Sign up to our newsletter
Politicians, journalists, and security experts were left red-faced after connecting to an open Wi-Fi network set up by a member of The Swedish Pirate Party to protest mass digital surveillance.
Gustav Nipe, who is president of the Swedish Pirate Party’s youth wing, set up a Wi-Fi network called ‘Open Guest’ and was able to track the sites visited by around 100 conference delegates, reports Ars Technica.
Delegates used the conference to search for non-work related topics such as ‘forest hikes’ and to check up on their eBay auctions, reveals Business Insider.
“The security establishment was in Sälen pushing for more surveillance, but then leading figures go and log on to an unsecure Wi-Fi network,” Nipe explained to English language newspaper The Local.
“It is very embarrassing because the data we collected showed that some people were looking at Skype, eBay and Blocket [a Swedish classifieds site] and stuff like that, or looking for holidays and where you could go and hike the forest. This was during the day when I suppose they were being paid to be at the conference working.”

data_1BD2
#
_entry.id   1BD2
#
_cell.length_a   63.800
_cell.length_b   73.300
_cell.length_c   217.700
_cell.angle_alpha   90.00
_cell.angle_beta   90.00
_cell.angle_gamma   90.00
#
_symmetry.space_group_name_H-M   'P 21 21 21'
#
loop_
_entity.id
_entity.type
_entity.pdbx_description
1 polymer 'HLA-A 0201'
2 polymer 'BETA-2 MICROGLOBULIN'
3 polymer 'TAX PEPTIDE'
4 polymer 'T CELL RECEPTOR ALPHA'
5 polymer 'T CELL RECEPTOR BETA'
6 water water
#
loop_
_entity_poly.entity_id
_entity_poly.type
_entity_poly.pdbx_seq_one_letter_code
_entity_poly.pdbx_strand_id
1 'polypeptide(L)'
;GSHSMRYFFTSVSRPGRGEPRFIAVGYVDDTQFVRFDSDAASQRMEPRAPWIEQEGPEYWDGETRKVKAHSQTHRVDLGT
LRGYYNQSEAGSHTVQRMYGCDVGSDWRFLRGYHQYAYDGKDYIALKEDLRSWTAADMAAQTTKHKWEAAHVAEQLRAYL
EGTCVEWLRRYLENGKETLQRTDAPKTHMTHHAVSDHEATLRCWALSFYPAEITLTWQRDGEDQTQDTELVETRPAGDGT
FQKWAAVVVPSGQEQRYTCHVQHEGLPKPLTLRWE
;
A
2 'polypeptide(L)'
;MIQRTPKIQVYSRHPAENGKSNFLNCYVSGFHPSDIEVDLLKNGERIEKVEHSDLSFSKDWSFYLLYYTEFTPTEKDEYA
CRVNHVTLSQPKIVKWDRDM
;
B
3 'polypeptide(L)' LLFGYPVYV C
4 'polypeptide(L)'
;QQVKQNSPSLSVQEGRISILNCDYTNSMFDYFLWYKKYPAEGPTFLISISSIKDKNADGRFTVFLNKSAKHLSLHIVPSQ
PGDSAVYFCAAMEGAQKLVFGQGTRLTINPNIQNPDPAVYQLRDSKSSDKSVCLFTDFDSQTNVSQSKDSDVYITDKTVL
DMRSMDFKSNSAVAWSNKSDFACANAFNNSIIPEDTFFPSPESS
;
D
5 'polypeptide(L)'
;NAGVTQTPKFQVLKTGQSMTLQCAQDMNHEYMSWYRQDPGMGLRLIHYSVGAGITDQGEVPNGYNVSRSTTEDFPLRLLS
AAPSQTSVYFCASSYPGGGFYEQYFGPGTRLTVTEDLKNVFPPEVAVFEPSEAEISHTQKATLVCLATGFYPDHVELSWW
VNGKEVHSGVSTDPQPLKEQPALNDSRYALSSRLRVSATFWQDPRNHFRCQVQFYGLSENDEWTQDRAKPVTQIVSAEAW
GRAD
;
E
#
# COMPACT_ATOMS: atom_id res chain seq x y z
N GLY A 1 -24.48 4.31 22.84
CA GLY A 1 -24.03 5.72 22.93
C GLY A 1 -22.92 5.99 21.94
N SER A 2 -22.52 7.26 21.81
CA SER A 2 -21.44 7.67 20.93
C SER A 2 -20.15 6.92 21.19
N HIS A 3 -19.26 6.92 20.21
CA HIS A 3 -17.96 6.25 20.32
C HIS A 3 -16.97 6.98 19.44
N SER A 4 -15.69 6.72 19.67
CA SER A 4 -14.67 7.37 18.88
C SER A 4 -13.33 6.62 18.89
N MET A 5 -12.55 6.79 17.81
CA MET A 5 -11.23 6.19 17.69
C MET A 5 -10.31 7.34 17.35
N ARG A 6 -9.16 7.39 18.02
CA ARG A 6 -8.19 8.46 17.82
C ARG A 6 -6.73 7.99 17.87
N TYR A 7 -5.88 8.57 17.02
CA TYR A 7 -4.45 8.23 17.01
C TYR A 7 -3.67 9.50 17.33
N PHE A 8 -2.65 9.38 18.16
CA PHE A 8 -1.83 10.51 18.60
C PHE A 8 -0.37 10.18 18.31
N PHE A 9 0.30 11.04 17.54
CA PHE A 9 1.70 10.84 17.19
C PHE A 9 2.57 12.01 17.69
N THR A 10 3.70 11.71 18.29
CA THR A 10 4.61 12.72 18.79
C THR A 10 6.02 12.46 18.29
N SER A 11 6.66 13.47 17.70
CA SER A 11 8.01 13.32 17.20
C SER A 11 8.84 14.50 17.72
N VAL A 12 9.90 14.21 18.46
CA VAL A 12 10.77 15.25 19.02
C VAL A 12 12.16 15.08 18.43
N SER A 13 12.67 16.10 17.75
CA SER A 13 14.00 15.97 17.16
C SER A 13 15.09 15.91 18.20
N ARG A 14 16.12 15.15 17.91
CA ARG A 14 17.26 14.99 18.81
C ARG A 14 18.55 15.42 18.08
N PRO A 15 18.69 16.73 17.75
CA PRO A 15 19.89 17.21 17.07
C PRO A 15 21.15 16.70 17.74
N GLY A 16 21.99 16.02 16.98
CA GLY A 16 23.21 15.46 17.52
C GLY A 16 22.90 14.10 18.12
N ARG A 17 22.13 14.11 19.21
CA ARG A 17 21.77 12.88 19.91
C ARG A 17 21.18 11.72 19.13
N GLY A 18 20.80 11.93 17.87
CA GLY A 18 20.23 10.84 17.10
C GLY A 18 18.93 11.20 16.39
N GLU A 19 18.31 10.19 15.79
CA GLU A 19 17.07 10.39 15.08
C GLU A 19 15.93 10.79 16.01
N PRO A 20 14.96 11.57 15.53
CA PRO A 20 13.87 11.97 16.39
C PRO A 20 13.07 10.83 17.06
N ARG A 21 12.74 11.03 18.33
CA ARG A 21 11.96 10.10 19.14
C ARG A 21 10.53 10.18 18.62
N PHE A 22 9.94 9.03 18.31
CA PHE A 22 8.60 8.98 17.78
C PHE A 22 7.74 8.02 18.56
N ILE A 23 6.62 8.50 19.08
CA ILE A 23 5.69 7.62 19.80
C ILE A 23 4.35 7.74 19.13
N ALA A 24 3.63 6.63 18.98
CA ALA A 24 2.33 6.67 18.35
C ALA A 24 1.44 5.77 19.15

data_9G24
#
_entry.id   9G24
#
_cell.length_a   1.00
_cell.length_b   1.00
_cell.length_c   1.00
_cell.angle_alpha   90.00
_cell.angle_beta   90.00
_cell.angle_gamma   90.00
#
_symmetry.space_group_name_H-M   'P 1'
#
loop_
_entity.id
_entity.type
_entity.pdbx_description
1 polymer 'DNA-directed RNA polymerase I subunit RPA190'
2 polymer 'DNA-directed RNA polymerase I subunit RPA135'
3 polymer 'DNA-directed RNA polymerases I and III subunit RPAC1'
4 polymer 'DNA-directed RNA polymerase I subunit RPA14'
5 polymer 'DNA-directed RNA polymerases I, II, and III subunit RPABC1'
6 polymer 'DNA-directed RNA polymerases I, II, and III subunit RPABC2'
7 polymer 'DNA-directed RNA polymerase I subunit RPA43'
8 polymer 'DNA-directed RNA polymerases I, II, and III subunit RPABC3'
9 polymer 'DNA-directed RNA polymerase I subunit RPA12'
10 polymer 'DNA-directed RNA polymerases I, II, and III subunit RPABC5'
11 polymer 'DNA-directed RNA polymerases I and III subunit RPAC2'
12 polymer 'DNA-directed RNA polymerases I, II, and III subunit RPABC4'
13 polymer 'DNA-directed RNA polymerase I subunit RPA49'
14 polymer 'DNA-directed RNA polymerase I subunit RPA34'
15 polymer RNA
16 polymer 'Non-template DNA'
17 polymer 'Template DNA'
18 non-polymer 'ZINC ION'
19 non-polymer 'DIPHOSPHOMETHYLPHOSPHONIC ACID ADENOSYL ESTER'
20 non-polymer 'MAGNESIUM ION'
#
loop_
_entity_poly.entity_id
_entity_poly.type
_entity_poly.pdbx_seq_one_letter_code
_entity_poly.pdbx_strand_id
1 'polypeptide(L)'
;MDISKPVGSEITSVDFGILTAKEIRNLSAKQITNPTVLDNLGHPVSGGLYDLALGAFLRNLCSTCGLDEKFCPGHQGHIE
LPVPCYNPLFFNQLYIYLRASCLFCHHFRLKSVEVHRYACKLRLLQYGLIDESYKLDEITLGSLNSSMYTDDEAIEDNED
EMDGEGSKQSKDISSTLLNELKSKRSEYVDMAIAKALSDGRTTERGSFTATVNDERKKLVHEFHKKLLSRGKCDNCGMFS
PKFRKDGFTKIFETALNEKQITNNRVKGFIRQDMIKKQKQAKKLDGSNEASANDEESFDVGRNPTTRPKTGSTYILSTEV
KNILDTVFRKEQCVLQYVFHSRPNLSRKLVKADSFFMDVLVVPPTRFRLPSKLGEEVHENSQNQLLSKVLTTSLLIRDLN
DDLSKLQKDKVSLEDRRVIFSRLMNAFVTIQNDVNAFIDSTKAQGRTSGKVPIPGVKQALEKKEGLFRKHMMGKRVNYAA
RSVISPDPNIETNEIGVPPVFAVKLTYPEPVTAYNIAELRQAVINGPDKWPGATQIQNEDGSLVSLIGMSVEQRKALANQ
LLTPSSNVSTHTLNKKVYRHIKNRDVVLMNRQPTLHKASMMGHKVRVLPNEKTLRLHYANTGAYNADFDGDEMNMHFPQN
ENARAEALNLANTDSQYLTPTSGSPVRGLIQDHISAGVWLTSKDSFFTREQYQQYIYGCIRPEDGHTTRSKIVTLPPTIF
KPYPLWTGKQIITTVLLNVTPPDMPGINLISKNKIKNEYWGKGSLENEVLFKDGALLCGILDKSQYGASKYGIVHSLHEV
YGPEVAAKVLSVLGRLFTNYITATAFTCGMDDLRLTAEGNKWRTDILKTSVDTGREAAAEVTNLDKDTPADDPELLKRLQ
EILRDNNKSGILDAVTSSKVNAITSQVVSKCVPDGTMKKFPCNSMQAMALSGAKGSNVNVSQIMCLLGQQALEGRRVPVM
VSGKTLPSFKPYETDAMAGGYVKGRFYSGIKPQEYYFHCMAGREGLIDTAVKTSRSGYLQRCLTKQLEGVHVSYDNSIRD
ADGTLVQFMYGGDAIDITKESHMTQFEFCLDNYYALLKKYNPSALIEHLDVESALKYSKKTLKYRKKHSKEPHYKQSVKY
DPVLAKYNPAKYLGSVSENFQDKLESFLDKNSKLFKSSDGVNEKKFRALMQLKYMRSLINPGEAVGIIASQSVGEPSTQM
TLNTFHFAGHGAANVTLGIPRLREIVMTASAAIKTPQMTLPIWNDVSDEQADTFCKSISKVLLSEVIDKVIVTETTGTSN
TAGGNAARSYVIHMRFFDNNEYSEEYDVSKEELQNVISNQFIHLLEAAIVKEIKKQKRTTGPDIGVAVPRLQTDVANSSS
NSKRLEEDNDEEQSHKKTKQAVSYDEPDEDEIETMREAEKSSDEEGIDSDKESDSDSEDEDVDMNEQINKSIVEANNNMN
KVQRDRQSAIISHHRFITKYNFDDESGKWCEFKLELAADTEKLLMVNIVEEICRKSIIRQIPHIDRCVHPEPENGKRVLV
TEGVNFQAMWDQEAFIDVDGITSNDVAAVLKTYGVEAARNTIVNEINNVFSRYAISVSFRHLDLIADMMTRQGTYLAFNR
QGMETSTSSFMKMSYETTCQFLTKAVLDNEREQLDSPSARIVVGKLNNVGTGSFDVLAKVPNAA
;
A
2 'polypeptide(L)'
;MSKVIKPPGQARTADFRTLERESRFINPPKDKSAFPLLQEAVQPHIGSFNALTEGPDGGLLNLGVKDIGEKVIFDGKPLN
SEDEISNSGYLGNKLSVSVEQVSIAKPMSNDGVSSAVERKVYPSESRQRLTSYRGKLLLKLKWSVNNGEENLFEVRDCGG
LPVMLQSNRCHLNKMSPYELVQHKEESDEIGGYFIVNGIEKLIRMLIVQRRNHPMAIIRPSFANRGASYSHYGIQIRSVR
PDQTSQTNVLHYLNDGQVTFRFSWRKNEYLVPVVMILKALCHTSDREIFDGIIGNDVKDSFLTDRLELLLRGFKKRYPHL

While Nipe says he will not be ‘naming and shaming’ delegates by revealing which experts visited which websites, he stated that his benign stunt could have had far deeper consequences, were his motives beyond protest: “The scary part is that with unsecure networks like these you can end up getting access even to secure servers because people so often use the same passwords for different sites. So we could have got into the government’s server or used other information to track people in their everyday lives.”
Nipe explained that all the data collected will be stored in an encrypted form, and deleted shortly.
Author Alan Martin, ESET